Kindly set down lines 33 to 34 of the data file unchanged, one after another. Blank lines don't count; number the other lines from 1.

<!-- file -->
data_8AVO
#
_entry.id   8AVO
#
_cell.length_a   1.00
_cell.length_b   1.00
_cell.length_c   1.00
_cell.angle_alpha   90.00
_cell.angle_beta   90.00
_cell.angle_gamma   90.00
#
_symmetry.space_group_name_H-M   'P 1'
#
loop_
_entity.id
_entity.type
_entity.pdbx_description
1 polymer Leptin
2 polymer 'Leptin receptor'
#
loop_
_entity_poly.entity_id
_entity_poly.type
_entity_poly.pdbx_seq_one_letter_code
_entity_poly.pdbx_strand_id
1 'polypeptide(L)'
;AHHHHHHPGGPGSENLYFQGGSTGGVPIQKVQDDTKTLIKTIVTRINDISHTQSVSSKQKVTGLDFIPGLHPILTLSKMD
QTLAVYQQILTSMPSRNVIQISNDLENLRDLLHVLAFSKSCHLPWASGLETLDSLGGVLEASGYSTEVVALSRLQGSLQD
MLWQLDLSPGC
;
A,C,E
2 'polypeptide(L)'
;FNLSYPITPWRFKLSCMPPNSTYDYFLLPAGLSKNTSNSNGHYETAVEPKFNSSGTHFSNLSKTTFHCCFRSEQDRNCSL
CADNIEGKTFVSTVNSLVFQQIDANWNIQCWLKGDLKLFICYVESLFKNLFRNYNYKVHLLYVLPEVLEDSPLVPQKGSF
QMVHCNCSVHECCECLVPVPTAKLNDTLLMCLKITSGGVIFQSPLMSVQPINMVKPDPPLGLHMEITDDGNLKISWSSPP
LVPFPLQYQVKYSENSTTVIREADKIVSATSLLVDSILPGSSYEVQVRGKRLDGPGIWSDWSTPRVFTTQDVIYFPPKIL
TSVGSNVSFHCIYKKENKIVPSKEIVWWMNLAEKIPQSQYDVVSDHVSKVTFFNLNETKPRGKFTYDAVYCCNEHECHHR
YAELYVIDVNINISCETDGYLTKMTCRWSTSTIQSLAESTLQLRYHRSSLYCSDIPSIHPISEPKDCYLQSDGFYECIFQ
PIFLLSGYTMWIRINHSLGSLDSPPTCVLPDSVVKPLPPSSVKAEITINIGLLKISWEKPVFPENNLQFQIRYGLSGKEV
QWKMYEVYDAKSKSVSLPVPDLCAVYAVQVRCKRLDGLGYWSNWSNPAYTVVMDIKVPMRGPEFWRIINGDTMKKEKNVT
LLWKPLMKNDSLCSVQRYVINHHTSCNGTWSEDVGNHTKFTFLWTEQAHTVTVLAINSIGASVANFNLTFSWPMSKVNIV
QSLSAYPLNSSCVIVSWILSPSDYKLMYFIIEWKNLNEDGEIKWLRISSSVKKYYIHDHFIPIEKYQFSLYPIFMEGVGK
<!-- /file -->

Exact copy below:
;FNLSYPITPWRFKLSCMPPNSTYDYFLLPAGLSKNTSNSNGHYETAVEPKFNSSGTHFSNLSKTTFHCCFRSEQDRNCSL
CADNIEGKTFVSTVNSLVFQQIDANWNIQCWLKGDLKLFICYVESLFKNLFRNYNYKVHLLYVLPEVLEDSPLVPQKGSF